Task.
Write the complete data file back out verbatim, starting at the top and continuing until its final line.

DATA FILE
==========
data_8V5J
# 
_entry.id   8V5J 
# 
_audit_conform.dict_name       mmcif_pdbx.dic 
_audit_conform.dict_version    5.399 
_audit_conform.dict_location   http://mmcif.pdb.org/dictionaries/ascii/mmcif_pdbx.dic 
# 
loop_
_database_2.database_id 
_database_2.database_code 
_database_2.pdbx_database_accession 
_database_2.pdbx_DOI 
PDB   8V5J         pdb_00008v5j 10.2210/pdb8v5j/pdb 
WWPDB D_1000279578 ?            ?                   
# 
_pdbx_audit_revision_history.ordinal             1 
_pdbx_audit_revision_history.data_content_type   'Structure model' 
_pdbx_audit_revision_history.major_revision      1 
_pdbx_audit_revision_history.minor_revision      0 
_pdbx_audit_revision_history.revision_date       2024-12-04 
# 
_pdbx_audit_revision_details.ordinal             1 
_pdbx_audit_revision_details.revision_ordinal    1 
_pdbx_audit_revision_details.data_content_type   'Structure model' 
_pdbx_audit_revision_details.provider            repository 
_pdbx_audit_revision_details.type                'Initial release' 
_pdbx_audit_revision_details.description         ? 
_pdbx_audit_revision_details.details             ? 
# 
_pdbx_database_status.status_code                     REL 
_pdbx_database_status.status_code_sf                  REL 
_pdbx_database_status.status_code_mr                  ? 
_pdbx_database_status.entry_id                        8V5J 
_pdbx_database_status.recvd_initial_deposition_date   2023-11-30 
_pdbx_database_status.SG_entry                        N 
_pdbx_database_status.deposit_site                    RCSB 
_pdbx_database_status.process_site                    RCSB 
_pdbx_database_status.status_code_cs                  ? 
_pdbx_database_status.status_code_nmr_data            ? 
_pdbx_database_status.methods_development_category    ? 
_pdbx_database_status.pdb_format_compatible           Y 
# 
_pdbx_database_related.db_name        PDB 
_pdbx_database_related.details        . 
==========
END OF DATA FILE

data_8V5J
# 
_entry.id   8V5J 
# 
_audit_conform.dict_name       mmcif_pdbx.dic 
_audit_conform.dict_version    5.399 
_audit_conform.dict_location   http://mmcif.pdb.org/dictionaries/ascii/mmcif_pdbx.dic 
# 
loop_
_database_2.database_id 
_database_2.database_code 
_database_2.pdbx_database_accession 
_database_2.pdbx_DOI 
PDB   8V5J         pdb_00008v5j 10.2210/pdb8v5j/pdb 
WWPDB D_1000279578 ?            ?                   
# 
_pdbx_audit_revision_history.ordinal             1 
_pdbx_audit_revision_history.data_content_type   'Structure model' 
_pdbx_audit_revision_history.major_revision      1 
_pdbx_audit_revision_history.minor_revision      0 
_pdbx_audit_revision_history.revision_date       2024-12-04 
# 
_pdbx_audit_revision_details.ordinal             1 
_pdbx_audit_revision_details.revision_ordinal    1 
_pdbx_audit_revision_details.data_content_type   'Structure model' 
_pdbx_audit_revision_details.provider            repository 
_pdbx_audit_revision_details.type                'Initial release' 
_pdbx_audit_revision_details.description         ? 
_pdbx_audit_revision_details.details             ? 
# 
_pdbx_database_status.status_code                     REL 
_pdbx_database_status.status_code_sf                  REL 
_pdbx_database_status.status_code_mr                  ? 
_pdbx_database_status.entry_id                        8V5J 
_pdbx_database_status.recvd_initial_deposition_date   2023-11-30 
_pdbx_database_status.SG_entry                        N 
_pdbx_database_status.deposit_site                    RCSB 
_pdbx_database_status.process_site                    RCSB 
_pdbx_database_status.status_code_cs                  ? 
_pdbx_database_status.status_code_nmr_data            ? 
_pdbx_database_status.methods_development_category    ? 
_pdbx_database_status.pdb_format_compatible           Y 
# 
_pdbx_database_related.db_name        PDB 
_pdbx_database_related.details        . 